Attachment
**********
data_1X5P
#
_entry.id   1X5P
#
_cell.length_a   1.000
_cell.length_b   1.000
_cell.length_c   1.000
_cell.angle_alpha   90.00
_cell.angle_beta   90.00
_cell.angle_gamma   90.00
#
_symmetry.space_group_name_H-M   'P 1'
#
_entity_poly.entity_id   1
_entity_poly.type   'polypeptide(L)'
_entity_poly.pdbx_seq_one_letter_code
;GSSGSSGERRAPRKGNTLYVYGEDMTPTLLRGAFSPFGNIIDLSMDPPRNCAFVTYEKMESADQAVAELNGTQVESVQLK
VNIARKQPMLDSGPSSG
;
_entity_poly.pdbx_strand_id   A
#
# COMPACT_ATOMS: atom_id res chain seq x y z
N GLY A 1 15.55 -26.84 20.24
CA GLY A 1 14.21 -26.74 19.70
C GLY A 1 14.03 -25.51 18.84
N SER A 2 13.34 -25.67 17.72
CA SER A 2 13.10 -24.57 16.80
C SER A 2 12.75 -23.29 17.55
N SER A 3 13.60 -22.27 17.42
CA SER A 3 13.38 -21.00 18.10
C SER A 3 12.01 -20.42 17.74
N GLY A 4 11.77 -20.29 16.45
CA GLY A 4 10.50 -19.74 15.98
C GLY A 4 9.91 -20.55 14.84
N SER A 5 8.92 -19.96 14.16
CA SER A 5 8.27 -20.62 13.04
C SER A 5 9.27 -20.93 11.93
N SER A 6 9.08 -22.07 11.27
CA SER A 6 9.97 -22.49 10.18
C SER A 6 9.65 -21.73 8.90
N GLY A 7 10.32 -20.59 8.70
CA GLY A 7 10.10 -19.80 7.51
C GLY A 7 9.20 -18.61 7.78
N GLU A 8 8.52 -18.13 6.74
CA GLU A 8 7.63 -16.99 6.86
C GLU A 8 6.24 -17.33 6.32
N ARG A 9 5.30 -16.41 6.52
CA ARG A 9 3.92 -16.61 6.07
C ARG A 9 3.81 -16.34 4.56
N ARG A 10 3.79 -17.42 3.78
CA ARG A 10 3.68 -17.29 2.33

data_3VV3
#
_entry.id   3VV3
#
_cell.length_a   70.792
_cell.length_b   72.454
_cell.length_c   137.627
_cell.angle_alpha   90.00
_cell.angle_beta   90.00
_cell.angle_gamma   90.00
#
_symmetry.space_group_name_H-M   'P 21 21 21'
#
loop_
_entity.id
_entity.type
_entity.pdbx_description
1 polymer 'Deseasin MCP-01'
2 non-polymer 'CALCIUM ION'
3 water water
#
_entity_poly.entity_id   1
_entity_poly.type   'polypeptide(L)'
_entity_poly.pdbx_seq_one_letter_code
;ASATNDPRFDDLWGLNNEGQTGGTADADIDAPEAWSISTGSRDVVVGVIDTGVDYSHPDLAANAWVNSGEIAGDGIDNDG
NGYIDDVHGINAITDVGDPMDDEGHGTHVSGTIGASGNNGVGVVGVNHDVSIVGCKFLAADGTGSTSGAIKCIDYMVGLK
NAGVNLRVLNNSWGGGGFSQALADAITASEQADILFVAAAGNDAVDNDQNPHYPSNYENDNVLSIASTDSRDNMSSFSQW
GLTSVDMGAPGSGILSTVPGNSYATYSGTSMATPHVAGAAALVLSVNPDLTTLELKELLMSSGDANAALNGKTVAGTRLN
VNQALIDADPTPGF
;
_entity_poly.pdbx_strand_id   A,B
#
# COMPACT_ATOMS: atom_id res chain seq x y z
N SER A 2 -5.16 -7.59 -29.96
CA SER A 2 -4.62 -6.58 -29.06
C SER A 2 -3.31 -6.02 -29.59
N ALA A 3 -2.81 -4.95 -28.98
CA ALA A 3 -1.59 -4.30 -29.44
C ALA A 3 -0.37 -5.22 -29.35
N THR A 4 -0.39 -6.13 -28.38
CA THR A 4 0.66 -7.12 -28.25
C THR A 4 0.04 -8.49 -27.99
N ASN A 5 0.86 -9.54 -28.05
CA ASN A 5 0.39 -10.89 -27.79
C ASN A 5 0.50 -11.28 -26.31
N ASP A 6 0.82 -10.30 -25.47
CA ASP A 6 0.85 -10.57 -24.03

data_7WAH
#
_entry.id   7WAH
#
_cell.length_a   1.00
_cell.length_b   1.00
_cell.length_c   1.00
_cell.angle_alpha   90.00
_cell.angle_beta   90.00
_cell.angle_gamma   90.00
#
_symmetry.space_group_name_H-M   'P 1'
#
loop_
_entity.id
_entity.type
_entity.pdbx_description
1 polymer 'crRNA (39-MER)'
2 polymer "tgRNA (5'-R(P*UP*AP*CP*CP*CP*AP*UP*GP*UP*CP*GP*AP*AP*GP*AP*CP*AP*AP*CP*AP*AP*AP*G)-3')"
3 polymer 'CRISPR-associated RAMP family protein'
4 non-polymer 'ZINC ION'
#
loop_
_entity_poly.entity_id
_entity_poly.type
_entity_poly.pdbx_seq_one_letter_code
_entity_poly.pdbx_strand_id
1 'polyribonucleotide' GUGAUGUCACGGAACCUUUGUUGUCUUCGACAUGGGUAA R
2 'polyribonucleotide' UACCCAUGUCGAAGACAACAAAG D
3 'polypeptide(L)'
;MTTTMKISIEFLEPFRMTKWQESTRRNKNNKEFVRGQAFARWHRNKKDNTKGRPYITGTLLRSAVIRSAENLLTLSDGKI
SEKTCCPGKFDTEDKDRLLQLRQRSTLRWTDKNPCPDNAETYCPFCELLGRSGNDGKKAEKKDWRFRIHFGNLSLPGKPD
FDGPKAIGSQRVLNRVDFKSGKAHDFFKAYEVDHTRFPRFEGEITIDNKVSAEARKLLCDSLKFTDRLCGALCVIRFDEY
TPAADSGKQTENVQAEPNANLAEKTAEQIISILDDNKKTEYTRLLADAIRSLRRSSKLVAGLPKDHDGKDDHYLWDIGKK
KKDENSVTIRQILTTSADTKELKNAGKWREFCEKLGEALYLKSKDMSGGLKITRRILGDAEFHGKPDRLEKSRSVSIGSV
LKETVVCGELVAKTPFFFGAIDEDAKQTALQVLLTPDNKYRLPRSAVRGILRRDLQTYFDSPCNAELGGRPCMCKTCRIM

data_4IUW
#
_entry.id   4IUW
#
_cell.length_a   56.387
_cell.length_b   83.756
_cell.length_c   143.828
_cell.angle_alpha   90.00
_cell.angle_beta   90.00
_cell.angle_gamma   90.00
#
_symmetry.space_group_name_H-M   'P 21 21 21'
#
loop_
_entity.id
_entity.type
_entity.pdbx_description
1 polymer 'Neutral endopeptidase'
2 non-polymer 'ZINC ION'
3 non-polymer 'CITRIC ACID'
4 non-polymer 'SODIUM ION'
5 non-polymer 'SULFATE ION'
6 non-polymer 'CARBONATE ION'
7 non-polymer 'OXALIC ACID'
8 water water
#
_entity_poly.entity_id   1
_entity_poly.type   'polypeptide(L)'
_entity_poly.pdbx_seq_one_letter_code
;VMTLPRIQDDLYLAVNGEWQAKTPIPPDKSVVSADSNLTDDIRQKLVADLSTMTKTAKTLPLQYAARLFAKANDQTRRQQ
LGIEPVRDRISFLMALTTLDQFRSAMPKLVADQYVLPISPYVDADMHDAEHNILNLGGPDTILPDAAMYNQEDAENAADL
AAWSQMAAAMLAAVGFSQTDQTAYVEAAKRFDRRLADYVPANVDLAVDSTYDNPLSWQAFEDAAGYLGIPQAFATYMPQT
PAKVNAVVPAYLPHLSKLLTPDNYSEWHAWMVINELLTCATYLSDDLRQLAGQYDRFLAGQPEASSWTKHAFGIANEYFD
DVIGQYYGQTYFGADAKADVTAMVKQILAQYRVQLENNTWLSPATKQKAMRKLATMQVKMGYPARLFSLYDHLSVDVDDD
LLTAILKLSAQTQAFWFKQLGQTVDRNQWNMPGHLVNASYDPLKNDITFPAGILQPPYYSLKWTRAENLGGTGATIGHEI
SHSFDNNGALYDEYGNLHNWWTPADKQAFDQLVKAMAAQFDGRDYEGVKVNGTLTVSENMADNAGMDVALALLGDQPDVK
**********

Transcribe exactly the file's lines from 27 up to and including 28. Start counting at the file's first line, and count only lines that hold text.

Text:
CA SER A 2 13.10 -24.57 16.80
C SER A 2 12.75 -23.29 17.55